• JoyTech - Tuesday, May 13, 2014 - link

    Not buying Xbone or PSmore, have a PS3 and assembling a gaming machine this summer. Reply
  • hpglow - Tuesday, May 13, 2014 - link

    Announcing this so far in advance is a poor move on MS behalf. Now all the buyers on the fence will wait for the price drop and Sony has time to formulate a response (possibly a small price drop). I'm not sure price parity will help MS as much as they think. A mid range pc with a budget gpu for $400 just doesn't excite me. I'll just skip this gen unless they suddenly cut the price to $199 or less. Reply
  • mrfunjitsu - Tuesday, May 13, 2014 - link

    Sony won't want to create a price war. It would be a slippery slope. Reply
  • mrfunjitsu - Tuesday, May 13, 2014 - link

    This is all because there is a new head of the Xbox division, Phil Spencer. He's come in and put his stamp on things. Good move to be honest. He's addressed a market who have absolutely no interest in Kinect games, which is significant. But that doesn't mean there isn't still a big market who do want those games. It just so happens that they're not the kind of people who generally post on tech blogs. Reply
  • purerice - Tuesday, May 13, 2014 - link

    mrfunjitsu, every one of your posts is apologetic to the XB1... and you talk about others' rationalization. Let's face it. Microsoft made mistakes with the XB1 from the beginning.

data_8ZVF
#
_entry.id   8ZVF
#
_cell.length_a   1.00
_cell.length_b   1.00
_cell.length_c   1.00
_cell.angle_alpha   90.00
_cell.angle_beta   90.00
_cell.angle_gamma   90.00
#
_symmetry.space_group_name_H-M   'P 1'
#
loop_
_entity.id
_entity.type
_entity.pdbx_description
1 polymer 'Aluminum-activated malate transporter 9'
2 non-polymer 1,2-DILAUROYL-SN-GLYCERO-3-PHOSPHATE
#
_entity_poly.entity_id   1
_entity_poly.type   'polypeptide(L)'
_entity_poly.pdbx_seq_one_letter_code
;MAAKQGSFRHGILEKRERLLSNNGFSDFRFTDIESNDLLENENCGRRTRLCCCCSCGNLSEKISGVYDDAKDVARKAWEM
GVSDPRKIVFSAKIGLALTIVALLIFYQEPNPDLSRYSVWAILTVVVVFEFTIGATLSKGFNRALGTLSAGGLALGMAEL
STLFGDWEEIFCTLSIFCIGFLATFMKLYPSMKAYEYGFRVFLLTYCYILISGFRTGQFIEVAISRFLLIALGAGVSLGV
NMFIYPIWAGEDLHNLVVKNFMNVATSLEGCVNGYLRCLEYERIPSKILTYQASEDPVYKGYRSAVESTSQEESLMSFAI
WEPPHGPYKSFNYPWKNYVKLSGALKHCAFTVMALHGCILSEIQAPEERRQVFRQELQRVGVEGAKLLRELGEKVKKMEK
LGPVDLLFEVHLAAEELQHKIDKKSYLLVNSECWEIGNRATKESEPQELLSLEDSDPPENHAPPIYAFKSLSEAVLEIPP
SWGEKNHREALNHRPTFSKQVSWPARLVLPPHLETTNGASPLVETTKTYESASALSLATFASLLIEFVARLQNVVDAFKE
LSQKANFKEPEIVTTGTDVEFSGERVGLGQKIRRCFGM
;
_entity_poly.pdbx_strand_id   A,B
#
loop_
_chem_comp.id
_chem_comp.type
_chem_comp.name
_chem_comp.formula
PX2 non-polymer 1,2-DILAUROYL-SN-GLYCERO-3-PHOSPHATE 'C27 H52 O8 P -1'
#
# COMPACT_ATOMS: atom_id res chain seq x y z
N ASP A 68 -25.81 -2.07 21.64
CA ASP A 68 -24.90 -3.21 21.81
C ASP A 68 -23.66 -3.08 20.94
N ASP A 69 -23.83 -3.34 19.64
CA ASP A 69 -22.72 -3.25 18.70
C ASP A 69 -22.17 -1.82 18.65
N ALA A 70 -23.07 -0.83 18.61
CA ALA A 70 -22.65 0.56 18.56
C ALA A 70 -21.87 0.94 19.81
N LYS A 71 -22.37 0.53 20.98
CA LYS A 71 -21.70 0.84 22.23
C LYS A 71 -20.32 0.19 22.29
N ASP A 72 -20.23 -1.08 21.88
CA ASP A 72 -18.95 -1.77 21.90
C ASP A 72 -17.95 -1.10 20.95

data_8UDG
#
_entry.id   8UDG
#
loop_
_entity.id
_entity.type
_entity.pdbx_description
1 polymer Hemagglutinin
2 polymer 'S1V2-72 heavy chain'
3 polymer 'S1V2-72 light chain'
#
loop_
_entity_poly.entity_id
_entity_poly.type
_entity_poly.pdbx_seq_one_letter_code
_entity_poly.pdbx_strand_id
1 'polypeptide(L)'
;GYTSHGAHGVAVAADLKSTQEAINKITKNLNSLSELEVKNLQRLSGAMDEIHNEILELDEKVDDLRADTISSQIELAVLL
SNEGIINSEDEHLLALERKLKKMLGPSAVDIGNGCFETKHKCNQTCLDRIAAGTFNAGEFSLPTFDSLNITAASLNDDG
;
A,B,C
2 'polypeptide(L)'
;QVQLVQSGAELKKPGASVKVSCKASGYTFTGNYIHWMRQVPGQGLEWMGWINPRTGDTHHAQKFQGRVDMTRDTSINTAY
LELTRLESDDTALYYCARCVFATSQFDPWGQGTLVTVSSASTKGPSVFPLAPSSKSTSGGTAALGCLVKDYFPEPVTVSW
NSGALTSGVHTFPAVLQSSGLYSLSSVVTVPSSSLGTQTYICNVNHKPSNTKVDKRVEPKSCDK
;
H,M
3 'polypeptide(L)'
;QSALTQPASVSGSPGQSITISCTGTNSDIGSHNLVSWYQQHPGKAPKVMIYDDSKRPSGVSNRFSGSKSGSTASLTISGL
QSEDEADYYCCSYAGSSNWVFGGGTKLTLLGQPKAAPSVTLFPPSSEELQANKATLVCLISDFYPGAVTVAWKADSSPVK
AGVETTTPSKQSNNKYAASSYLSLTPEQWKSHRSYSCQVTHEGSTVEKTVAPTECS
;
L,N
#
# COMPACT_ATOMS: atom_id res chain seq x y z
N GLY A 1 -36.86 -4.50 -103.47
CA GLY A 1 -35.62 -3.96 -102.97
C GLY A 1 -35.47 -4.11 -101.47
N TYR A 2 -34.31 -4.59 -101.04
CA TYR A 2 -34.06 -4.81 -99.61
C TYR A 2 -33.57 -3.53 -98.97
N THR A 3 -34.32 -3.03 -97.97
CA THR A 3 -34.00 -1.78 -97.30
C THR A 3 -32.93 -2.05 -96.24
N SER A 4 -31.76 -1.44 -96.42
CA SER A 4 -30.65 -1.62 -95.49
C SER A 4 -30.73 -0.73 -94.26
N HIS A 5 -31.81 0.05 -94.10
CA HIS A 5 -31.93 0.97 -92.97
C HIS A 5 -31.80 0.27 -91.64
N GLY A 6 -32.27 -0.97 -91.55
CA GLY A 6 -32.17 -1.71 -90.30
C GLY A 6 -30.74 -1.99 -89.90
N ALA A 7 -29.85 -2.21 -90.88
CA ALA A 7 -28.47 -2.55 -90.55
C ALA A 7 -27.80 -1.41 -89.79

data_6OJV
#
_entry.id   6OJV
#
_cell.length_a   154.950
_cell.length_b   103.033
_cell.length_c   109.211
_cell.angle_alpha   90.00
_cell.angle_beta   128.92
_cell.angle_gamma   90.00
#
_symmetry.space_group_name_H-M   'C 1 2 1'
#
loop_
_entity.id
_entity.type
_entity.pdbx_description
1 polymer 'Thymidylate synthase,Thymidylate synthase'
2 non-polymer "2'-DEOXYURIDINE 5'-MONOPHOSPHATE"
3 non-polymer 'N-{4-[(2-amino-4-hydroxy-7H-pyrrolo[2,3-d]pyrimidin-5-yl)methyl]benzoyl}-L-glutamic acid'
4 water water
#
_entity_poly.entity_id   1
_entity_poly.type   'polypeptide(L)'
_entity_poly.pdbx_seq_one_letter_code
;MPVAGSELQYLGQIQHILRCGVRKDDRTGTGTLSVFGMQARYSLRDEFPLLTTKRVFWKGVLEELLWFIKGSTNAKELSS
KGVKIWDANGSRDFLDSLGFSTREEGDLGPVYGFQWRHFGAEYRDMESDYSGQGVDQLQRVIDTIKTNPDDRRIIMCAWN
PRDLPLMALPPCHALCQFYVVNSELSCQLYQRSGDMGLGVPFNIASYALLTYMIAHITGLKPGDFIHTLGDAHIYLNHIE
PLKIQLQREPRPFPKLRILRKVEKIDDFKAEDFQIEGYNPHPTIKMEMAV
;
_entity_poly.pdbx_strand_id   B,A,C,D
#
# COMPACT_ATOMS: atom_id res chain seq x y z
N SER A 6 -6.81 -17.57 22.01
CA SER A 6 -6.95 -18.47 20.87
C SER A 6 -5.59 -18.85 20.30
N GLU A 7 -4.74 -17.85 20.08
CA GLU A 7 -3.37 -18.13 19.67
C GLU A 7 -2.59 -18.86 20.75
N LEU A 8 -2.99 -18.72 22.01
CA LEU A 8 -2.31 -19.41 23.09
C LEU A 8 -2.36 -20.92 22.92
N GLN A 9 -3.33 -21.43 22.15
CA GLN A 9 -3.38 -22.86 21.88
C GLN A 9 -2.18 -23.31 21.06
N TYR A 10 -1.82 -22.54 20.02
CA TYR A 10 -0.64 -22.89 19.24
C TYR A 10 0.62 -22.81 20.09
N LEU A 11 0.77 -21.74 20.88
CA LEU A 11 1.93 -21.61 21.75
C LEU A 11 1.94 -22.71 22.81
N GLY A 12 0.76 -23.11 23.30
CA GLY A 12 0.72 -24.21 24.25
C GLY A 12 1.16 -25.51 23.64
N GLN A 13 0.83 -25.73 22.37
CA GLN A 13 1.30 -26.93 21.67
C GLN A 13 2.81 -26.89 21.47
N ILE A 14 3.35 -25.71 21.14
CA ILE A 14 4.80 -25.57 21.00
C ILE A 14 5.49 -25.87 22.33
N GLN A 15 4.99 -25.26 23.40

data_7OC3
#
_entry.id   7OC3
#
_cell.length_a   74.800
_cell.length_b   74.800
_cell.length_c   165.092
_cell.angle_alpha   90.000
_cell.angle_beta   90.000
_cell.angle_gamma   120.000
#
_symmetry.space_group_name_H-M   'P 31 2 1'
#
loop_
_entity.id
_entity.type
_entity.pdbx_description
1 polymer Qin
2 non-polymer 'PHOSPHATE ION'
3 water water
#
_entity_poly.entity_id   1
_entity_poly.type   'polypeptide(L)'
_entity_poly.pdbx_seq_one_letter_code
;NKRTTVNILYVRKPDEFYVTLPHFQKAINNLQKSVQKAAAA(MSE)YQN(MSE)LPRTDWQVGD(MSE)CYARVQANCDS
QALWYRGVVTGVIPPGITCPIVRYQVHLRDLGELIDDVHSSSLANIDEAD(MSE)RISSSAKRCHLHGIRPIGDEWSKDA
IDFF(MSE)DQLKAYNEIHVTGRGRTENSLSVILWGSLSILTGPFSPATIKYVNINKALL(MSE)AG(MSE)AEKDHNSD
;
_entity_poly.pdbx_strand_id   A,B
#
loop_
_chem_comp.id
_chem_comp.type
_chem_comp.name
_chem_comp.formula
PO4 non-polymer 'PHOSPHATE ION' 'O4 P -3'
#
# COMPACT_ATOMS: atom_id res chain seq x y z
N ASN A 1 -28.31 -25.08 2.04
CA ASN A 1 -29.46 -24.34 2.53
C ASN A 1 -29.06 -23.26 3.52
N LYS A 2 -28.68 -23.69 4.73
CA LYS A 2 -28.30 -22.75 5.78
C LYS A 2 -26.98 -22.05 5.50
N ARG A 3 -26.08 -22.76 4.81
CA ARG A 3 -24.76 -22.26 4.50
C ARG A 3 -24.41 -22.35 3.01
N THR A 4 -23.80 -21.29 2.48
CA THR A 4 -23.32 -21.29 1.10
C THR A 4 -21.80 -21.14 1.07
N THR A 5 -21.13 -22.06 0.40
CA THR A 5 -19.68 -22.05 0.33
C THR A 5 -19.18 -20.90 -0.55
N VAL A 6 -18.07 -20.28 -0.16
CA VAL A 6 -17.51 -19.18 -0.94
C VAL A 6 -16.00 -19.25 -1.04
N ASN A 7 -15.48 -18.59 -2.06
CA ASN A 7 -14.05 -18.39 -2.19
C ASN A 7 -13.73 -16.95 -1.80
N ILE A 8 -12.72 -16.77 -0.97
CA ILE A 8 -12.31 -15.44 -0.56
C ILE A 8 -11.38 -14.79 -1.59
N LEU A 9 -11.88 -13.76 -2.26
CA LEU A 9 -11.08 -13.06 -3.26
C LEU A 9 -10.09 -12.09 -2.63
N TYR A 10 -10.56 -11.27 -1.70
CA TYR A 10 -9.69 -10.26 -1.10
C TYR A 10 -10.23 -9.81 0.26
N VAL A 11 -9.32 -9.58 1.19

Ever since features and price of XB1 were announced, existing XB360 fans were outraged.

    Kinect was one of the key points of differentiation for XB1 and the marginal cost for MS is a few bucks per machine. They would have been better off financially and fanancially to do a combination of smaller price drop and game bundle than mere price cutting. Otherwise in terms of accounting, cutting Kinect essentially involves either a writedown of development costs or a lowered IRR of development costs as it will take longer to sell the units with Kinect to cover development.

    I have not purchased a console in over 12 years and don't plan on purchasing one any time soon, so let me say this objectively, Microsoft needs to stop what it's doing and start listening to consumers before angering more potential and existing customers. Nothing about this $100 off Xbox One is a good move. Stop trying to shill for others' mistakes. You just look bad. Unless of course you're getting paid to spew this in which case you're getting paid too much.